Dec 30 2013

301 Redirect that makes www non-www

OK, I do 301 redirects all the time for clients, when they move or change their site, but what is an easy way to make the redirect from www to non www?

Simple, put this into the .htaccess file of the site in question.  It works.

RewriteEngine On RewriteBase / RewriteCond %{HTTP_HOST} ^www\.(.*)$ [NC] RewriteRule ^(.*)$ http://%1/$1 [R=301,L]

Thanks to Stackflow for this answer, which according to Google, I keep looking for.

 


Nov 1 2013

Why won’t my picture show up in Facebook?

Well, I would love to show you pictures about how this is done ,but this is the link to the facebook developers page, where you can check and see how the Facebook is seeing your page, when you get ready to post it on facebook, so you can share it with all your friends.  If you go here, when the image doesn’t show up in facebook, or whatever the problem is, you can get a clue as to what Facebook is having trouble with.  It may not solve all your problems, but it will at least give you a starting place.

I tried an experiment and used it on my about page. I can clearly see my photo, so I k now that if I tried this in facebook, that would not be an issue.

However, other issues, it does not solve, such as why it can’t see a photo that is clearly there.  But at least with this device, you can see that it can’t see it before you even try posting.


Aug 19 2011

thumb.php and WooThemes (and wordpress)

I had been reading a mumbling of trouble on the wordpress groups I belong to, so knew something was up, although I wasn’t sure what. One group mentioned thumb.php, and that it was a security risk, but I thought to myself, I haven’t installed that anywhere, so I guess I am safe.

Wrong. My favorite premium theme supplier had been using it, and I got an email, recently, telling me just that:

TimThumb (or thumb.php as you know it) – the open-source script we use in all of our themes to do dynamic image resizing – recently uncovered a critical security flaw in the script. This flaw is vulnerable to a potential hacker that could gain access to your server. This affects all of our existing themes and thus everyone that are currently using our themes.

Good thing, of course, is that they noticed, and have redone their themes.

And, even more wonderful, all you have to do is update their framework, and it looks for the thumb.php, and updates it to one that is not vulnerable. :)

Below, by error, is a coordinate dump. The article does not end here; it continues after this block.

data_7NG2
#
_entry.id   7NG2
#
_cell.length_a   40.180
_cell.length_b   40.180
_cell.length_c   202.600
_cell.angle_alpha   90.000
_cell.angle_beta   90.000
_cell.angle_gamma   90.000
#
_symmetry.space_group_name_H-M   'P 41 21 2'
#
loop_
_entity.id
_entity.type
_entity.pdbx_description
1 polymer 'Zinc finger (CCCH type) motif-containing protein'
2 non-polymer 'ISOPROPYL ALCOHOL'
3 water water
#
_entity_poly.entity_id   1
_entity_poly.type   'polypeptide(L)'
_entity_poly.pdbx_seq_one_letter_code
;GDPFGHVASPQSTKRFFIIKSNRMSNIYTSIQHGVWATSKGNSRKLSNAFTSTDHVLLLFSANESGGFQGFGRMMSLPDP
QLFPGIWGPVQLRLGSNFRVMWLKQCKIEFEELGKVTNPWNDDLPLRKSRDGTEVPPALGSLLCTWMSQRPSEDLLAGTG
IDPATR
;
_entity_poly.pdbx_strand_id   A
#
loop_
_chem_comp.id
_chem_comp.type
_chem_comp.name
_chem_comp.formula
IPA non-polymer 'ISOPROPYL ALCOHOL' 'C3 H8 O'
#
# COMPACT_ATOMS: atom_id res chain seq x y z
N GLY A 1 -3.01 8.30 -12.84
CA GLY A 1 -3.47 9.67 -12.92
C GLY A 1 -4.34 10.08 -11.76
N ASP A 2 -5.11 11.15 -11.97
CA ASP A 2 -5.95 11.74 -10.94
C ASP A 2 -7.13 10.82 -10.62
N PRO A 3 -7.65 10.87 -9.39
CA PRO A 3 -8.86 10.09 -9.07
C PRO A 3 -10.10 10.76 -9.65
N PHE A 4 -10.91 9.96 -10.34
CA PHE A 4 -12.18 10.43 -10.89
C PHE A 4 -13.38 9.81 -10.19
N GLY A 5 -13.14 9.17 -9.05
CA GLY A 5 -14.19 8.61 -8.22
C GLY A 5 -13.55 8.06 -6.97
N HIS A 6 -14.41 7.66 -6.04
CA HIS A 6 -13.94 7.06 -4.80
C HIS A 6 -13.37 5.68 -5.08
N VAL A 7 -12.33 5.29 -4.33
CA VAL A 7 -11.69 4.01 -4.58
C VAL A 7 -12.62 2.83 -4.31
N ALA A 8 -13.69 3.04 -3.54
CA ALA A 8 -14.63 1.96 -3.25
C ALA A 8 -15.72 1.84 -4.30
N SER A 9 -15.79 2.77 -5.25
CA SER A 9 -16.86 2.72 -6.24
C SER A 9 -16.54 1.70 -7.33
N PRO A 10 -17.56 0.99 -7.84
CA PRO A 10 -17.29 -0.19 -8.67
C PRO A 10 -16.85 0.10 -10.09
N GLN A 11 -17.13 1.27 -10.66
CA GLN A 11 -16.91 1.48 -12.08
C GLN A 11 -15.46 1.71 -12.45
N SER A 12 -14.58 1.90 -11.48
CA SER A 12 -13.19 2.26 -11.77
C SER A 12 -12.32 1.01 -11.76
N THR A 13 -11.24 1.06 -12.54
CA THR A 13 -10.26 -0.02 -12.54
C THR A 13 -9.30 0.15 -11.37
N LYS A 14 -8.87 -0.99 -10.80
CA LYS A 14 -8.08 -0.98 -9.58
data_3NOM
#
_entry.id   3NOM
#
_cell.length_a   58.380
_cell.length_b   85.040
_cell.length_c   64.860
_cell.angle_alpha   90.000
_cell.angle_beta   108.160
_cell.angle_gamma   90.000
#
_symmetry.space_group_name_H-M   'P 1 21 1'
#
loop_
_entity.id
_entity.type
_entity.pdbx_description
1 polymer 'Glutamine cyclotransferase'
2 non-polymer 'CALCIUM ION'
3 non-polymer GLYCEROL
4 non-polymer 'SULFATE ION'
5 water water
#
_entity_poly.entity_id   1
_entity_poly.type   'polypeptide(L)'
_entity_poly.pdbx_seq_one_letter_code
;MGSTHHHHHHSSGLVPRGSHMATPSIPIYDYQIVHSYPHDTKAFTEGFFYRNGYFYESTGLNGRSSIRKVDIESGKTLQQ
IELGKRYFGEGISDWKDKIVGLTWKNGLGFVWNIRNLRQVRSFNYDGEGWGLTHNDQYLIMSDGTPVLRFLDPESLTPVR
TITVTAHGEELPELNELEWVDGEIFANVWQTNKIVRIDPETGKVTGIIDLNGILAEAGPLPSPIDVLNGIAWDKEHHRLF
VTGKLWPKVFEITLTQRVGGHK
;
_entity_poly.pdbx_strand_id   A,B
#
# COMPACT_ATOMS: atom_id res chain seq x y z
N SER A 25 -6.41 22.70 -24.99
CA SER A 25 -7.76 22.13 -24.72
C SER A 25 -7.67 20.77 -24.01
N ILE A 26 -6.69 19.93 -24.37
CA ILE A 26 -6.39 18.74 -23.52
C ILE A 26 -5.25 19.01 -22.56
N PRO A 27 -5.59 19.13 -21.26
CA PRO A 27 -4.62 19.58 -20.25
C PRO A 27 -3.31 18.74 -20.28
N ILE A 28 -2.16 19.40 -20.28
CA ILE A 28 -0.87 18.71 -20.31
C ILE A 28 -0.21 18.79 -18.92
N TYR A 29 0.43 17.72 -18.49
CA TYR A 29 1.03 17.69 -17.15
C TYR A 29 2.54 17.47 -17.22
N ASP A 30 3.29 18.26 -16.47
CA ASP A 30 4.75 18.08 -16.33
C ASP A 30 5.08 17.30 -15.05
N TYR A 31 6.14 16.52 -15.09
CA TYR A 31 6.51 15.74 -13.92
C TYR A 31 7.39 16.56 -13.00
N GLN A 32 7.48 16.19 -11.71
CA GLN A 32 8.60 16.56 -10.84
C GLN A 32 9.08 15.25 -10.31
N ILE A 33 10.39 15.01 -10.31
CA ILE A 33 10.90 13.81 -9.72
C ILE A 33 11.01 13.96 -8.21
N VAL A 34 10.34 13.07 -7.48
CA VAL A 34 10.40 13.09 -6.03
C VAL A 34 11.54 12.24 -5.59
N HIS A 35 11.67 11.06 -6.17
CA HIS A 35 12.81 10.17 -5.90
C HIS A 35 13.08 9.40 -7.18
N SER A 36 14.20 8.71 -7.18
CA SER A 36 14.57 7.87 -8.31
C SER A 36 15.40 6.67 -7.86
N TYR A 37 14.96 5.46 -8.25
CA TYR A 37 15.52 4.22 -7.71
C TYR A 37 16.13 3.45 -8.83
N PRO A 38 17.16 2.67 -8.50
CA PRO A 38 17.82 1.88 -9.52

So, I don’t have to dump the theme, or update the theme, just the framework. Thanks Woo.

 

 


Aug 18 2011

Fonts for the web, font squirrel

Of course the bane of a designer working on the web is that we have to use the fonts that everyone has on their computer. Well, not quite. Recently, I started using Font Squirrel. First, because the designer I was working with insisted that I did, and then because the client I was working with wanted it.  Of course, she didn’t know that is what she was asking for. She just wanted the font to be closer to her logo, and so I went to Font Squirrel, and found something damn close, and she was happy.

Now, what is funny, is some WordPress themes claim they are special because they have this feature, but you don’t have to use anything special. You just have to include it in your css, and put the font package that font squirrel gives you in the same directory. Well, there is more to it than that, and perhaps, when I have time, I’ll do a step by step. But, right now, I have to go work on a site, with a different problem, that I need to solve.


Dec 23 2010

Flipboard is all that.

Up until I installed Flipboard, I thought of the iPad, I got for my birthday, last month, was just a iTouch on steroids. Nice to have, but what was the point. Then, I was reading the Silicon Valley Business Journal and saw the headline touting how wonderful  Flipboard was. How it made the iPad as good as it was.  Plus it was free.

So, I downloaded it, and was totally blown away.

Before Flipboard, all the stuff I had seen was really just larger iPhone stuff, and I was unimpressed. But Flipboard takes everything you are interested in, and puts it all together, and easy to read. I love what they did with Facebook, for example. Instead of seeing the beginnings of links about articles, all the articles appear as though you are reading a magazine. Same thing with twitter. It makes going through sites so much easier, and even includes Huffington Post (which has also redesigned its reader for the iPad).

Now, it makes it all worth it.


Nov 17 2010

Always check your forms

I think I’ve written about this before, but it goes without saying it to often. Always check to see that your forms are working, each time you muck with them. EACH TIME. I say this because I just made a tiny tweak to a form for a client, just now, and thought, well, I had better test it just in case something changed, and sure enough, something had changed enough that it threw the form off. I am so glad I checked it.

Well, we learn by our mistakes, and my first mistake with a form for a website happened so long ago, I can’t even tell you, probably in the early days of my web design, I created a form for a client, and according to the client, it didn’t work. Oh, I had tested it, but I hadn’t done the final test, that is the test to see if the client is getting the emails. It is not enough that you are getting them, but that it works for them too.

And it didn’t. Weather it was user error or not, it didn’t matter. And they didn’t tell me for a year that they had not gotten any emails.

Needless to dsay, I did not keep that client.

So check, once, twice, and then check in with the client.

Then you can breath easily.


Mar 3 2010

Upgrade wordpress so trashed files don’t show

I usually wait to upgrade wordpress, and the blog post by wordpress told me why, but I ignored it. I figured it would have no effect on me, so continued on my merry way, utnil I checked my StatPress (a great plug in for giving stat information) and noticed that there were hits coming from pages that didn’t exist, and posts that had been trashed.